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Weird Europe: Annual Montenegro laziness championships are underway

News that you might have missed from around the continent, selected by Steve Anglesey.

Competitors lie down during the traditional ‘laziness contest’ near Niksic, MontenegroPhoto: Milos Vujovic/Anadolu Agency via Getty Images.

The annual Montenegro laziness championships are underway in a village near Nikšic, with hopefuls attempting to lie down for at least seven days.
Contestants are allowed to stand up only every eight hours, when they can visit the toilet. Free food is provided, while books, art materials, and writing on a mobile phone are allowed, but making calls and watching videos are banned, together with alcohol and tobacco.

The competition lasts a minimum of a week, but organisers expect some to lie down for longer. The prize is 300 euros (£256).

Sayed Sadaat, Afghanistan’s communications minister until 2018, has found new work as a pizza delivery man in Leipzig.

The 50-year-old, who served in deposed president Ashraf Ghani’s administration and left his home country last year, was photographed delivering food for the Lieferando company, Germany’s version of Deliveroo.
Since the pictures emerged, Sadaat has been offered a new position in Lieferando’s PR department and also is considering a position as a parcel sorter at Leipzig Airport.

Switzerland’s high-end department store Globus has hit back at online criticism after they were found to be selling a single melon for 101.50 Swiss (£81).

Spokesperson Franziska Gämperle said the fruit in question weighed 14.4 kilos and is “a very rare melon. We get these from a small, exclusive supplier in Italy with a focus on quality and the environment. Such large watermelons are seldom available and are more complex to produce.”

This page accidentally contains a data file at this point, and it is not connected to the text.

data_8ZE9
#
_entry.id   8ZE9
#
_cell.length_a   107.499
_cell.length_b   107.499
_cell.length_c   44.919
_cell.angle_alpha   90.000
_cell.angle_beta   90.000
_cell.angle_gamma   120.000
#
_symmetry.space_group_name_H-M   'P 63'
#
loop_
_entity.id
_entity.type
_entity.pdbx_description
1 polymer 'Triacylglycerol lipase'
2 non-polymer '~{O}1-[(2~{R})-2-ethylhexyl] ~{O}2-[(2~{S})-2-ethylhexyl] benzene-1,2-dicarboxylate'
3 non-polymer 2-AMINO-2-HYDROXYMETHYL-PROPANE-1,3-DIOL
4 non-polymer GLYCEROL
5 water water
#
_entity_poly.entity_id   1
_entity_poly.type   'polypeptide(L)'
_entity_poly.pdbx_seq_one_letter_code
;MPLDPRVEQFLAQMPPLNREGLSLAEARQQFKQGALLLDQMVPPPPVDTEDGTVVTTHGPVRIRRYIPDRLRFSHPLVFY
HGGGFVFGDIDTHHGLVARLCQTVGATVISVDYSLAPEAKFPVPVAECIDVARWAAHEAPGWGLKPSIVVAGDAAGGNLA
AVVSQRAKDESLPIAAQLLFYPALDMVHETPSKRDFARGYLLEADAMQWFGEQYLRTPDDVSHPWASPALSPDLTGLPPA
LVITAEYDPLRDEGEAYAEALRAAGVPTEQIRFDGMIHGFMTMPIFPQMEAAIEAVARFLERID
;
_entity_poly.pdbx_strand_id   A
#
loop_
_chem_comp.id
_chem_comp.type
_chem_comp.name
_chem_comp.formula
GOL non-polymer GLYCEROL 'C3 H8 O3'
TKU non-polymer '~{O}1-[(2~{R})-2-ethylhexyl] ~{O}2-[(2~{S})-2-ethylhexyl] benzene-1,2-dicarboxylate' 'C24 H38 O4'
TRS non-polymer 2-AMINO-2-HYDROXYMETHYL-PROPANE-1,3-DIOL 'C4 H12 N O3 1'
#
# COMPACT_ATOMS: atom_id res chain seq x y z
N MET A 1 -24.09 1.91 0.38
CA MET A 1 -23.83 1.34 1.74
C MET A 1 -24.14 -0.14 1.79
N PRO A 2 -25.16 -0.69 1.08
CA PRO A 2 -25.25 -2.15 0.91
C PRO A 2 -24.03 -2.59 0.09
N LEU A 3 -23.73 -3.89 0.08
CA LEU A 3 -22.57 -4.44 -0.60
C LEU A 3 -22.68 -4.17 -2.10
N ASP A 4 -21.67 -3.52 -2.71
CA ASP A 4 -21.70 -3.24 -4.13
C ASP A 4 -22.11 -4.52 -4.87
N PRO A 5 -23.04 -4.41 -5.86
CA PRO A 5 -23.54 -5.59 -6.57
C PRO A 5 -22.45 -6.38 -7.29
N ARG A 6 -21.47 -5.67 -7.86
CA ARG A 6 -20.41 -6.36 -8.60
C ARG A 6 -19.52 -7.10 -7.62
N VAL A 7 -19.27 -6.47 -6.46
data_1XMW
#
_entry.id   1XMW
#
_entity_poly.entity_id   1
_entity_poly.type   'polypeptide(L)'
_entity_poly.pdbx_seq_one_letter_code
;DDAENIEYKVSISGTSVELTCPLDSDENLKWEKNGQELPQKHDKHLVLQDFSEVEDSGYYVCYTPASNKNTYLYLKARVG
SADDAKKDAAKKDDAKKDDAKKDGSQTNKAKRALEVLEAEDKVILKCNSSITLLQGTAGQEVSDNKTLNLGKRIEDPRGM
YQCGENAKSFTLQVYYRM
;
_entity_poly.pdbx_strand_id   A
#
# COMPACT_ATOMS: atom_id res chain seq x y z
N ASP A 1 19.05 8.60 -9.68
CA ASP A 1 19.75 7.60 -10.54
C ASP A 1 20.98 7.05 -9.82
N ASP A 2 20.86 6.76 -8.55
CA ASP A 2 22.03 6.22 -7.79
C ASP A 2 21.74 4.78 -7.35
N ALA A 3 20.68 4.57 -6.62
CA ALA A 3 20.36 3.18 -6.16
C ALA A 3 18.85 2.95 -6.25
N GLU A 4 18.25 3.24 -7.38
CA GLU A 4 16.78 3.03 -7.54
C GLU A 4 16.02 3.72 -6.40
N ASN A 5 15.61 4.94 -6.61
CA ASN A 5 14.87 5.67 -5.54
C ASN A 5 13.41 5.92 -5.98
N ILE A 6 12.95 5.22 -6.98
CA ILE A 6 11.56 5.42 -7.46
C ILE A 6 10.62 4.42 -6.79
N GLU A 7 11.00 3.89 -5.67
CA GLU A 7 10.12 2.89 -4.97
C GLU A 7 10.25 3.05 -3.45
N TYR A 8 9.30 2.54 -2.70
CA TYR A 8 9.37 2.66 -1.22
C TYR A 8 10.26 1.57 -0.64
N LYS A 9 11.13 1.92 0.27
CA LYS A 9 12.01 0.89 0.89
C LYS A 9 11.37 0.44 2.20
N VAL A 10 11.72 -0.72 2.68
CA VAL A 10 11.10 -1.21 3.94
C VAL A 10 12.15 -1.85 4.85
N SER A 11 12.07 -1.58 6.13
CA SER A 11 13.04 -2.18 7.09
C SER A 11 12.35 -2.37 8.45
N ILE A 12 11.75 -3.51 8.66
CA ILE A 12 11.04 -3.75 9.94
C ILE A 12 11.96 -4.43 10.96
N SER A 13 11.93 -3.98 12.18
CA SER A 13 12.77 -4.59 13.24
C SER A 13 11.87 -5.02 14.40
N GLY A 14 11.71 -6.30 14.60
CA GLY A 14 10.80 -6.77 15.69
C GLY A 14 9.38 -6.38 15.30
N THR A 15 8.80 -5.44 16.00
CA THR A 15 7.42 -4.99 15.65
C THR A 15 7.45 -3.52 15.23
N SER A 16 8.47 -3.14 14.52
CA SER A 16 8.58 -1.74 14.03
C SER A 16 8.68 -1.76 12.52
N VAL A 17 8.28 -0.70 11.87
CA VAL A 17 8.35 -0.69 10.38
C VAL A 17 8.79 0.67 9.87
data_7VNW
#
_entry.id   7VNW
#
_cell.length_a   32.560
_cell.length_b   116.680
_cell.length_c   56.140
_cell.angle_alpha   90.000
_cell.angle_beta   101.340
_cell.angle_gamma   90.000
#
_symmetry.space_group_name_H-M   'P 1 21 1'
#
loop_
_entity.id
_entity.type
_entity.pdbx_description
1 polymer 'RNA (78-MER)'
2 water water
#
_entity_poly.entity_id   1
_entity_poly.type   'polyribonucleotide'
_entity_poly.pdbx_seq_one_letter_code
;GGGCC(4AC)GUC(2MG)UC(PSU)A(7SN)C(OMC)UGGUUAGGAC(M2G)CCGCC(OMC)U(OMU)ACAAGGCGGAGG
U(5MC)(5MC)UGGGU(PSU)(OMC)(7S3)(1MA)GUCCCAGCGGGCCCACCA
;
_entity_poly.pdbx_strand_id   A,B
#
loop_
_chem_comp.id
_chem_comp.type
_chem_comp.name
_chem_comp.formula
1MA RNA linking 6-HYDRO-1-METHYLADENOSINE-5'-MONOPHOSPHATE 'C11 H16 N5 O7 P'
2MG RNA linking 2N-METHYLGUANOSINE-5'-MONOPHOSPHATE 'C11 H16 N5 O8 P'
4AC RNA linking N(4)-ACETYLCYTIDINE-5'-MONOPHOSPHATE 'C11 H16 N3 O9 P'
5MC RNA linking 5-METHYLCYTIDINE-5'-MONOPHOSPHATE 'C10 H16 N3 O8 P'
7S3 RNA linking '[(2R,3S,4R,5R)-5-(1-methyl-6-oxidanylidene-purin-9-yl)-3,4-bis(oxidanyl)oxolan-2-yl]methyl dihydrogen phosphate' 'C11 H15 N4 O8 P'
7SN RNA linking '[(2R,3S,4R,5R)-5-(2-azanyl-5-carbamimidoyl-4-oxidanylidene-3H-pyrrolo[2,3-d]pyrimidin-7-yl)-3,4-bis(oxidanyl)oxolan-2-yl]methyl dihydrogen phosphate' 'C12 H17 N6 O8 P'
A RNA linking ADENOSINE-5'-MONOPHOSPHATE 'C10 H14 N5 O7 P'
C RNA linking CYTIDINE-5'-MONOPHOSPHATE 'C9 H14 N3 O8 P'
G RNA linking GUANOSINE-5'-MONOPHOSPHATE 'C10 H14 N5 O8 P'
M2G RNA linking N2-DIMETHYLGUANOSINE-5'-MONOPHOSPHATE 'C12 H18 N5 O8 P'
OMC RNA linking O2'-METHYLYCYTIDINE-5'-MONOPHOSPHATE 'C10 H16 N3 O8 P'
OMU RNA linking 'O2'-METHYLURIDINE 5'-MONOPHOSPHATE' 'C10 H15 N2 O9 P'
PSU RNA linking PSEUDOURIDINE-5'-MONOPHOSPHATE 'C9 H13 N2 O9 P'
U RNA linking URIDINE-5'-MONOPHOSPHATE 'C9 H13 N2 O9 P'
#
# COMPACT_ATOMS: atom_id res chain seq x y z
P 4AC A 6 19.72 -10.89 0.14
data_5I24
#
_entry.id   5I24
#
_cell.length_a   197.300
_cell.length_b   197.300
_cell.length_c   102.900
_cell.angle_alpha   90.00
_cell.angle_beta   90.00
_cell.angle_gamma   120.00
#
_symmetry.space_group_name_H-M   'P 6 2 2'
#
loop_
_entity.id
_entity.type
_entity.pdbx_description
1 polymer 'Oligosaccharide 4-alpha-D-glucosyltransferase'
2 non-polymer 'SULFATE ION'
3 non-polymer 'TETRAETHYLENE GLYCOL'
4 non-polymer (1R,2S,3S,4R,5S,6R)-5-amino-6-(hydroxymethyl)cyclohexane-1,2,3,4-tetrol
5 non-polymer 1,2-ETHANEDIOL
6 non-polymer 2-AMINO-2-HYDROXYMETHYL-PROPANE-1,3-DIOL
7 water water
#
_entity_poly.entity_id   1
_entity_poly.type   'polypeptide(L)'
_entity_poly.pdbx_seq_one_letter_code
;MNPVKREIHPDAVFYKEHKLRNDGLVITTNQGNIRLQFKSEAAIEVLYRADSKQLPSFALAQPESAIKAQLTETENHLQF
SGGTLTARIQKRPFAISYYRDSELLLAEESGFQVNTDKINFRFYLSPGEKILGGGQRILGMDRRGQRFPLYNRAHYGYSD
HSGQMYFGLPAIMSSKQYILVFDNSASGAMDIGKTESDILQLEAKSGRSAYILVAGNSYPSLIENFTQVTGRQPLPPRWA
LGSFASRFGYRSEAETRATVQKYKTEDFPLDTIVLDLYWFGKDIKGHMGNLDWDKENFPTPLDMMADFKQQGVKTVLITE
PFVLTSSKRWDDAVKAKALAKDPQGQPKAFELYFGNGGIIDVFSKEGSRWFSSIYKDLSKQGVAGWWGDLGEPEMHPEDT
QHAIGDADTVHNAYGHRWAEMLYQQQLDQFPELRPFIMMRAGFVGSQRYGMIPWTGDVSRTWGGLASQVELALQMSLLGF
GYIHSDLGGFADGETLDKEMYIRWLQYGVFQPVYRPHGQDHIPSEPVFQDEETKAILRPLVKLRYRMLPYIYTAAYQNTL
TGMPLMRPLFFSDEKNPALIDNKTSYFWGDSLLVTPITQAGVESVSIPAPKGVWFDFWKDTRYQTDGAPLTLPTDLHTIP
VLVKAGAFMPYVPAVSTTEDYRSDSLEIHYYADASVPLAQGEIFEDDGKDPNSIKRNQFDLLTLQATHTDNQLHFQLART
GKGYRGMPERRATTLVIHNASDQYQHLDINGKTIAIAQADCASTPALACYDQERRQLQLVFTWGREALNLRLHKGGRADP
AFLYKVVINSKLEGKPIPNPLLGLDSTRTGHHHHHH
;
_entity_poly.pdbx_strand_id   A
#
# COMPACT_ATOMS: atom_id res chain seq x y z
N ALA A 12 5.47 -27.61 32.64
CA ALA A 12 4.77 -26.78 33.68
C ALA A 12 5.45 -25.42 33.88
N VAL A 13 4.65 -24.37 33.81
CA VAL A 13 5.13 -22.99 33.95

Corsican beaches were temporarily closed after the island’s famous sunbathing cows turned on tourists and locals, wrecking picnics and damaging cars.

The shutdowns took place in the southern part of the island near its capital Ajaccio, but incidents have taken place across Corsica as the animals – which number 15,000 in total – come to terms with seeing large numbers of humans again, post-lockdown.

One cow gored a man in the neck on the Plage du Lotu, while another chased a group of visitors down a street. In a third incident, in the town of Lozzi, a 70-year-old was gored in the leg while hanging out her washing, with the wound missing her femoral artery by only two centimetres.

Hopes of a successful end to the tourist season on the Croatian holiday island of Ciovo has been hit by flying manhole covers and electricity blackouts. Locals say infrastructure cannot cope with the arrival of visitors who have doubled the year-round population of 6,000.

In the most spectacular example, a sewer explosion sent manhole covers flying into the air near the Trogir bridge, with one landing on a first-floor balcony. Local man Tudor Dekovic said: “My father saw smoke coming from the manhole, approached it, and then the lid flew into the air literally in front of him. Fortunately, it didn’t hit him.”

Ciovo was later left without power for four hours when a transformer substation burned out.

A shower of hay that fell from the sky in Zywiec, Poland was the result of a meteorological phenomenon that also occurs on Mars.

The bizarre event was because of a dust devil – a small whirlwind that picks up dust or, in the case of the red planet, sand from a hot surface and makes it rise.

The mystery of a young woman’s body found wrapped in plastic in shallow water in Charlieu, central France, turned out to have a happier ending than Laura Palmer’s in Twin Peaks.

Police and firefighters who answered an emergency call and rushed to the local canal discovered the ‘body’ was actually a discarded sex doll. Officers said: “Obviously, her owner can pick her up at the station.”

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